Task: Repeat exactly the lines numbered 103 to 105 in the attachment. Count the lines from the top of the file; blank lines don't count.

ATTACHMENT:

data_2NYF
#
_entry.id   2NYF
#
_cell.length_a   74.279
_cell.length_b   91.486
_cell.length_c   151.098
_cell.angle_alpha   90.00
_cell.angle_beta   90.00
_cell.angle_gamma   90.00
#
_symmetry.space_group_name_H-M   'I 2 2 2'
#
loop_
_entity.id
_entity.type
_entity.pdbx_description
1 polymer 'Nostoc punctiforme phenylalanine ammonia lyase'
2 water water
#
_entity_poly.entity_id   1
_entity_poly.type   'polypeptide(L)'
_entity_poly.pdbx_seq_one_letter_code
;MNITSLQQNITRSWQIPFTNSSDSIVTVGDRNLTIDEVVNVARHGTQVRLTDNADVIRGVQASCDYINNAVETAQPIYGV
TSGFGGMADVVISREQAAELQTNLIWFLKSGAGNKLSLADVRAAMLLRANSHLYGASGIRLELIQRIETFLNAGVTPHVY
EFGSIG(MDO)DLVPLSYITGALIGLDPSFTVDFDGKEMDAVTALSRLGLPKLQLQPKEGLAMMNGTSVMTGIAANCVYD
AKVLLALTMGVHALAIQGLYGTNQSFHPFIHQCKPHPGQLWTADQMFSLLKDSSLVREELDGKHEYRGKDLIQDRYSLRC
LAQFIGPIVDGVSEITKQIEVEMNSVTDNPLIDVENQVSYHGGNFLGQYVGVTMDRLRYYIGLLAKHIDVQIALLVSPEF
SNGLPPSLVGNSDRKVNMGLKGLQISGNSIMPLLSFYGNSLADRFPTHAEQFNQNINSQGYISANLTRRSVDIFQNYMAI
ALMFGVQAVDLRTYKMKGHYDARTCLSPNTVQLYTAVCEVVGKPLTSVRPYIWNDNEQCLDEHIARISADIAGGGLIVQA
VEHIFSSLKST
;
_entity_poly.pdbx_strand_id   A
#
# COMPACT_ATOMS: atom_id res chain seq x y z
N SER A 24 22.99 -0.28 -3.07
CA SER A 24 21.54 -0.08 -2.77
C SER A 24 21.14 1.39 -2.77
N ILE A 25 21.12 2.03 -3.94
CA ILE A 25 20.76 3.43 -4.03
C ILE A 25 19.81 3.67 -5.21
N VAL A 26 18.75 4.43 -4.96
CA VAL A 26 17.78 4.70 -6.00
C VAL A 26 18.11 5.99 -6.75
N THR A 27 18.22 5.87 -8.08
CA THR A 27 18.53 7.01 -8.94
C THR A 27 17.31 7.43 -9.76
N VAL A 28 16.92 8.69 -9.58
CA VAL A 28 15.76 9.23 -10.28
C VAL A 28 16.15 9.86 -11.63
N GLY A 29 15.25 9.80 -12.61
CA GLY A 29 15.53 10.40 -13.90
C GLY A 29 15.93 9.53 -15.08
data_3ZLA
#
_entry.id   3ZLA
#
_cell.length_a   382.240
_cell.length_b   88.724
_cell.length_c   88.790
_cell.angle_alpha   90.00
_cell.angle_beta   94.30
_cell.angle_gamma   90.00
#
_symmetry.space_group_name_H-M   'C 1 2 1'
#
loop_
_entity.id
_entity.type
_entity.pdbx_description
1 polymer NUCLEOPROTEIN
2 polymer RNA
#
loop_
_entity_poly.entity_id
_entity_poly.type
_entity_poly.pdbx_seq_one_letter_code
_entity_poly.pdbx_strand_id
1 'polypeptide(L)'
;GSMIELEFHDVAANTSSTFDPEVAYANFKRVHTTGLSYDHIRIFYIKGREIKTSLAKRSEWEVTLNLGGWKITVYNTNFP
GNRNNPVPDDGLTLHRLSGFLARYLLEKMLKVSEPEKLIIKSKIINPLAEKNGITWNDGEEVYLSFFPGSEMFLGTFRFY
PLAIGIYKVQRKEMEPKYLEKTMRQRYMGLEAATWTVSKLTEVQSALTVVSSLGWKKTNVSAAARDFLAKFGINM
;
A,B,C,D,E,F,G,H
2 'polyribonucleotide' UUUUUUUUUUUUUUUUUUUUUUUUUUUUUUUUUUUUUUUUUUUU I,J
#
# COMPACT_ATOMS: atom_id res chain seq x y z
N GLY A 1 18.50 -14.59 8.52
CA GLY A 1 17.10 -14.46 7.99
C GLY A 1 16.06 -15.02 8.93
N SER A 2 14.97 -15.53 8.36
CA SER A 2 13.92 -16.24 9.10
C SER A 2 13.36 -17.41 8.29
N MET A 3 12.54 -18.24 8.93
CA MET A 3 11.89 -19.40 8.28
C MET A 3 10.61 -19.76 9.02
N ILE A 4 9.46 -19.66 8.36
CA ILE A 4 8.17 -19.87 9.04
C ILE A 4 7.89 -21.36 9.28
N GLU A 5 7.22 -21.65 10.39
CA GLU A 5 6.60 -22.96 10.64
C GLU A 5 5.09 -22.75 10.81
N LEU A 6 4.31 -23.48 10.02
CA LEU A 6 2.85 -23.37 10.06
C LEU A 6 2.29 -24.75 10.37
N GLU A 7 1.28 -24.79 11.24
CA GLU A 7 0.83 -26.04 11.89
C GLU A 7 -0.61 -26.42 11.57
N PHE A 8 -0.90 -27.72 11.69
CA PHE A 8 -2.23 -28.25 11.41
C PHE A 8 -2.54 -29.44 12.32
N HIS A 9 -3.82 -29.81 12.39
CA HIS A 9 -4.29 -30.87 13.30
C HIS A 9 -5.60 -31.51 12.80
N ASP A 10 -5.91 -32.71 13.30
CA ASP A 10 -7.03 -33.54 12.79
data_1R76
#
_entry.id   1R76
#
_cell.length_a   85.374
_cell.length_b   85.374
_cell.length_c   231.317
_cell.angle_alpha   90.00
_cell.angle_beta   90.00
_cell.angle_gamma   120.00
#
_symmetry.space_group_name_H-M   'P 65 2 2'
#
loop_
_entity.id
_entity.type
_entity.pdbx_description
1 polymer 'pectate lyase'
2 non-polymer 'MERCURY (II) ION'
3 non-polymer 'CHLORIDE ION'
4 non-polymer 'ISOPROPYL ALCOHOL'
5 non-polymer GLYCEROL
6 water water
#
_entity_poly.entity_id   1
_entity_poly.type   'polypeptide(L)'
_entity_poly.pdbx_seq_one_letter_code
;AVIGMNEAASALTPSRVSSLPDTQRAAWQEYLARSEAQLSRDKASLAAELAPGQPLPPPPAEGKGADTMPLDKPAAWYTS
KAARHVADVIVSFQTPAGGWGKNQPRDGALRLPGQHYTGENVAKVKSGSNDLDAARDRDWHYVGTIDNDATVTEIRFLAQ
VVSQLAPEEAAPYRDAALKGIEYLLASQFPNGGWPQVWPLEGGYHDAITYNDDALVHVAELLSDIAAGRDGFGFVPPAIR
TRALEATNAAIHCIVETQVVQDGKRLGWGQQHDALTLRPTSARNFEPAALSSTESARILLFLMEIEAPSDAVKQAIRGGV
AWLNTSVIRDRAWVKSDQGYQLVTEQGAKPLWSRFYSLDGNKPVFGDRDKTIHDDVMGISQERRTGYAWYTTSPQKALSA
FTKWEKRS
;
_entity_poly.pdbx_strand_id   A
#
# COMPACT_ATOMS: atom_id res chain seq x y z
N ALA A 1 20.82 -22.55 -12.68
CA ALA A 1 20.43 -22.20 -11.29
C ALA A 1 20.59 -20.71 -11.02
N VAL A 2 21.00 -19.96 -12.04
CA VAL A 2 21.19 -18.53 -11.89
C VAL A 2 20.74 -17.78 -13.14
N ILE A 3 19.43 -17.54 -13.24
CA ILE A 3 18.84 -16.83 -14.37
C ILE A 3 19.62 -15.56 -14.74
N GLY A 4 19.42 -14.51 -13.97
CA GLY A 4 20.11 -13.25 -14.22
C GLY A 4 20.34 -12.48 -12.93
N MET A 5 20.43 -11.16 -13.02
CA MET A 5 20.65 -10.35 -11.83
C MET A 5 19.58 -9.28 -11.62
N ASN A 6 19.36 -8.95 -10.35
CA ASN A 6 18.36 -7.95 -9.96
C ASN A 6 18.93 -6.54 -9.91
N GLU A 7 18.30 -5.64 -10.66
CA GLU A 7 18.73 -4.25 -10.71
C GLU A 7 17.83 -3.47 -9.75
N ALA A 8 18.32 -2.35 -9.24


N LEU A 6 4.31 -23.48 10.02
CA LEU A 6 2.85 -23.37 10.06
C LEU A 6 2.29 -24.75 10.37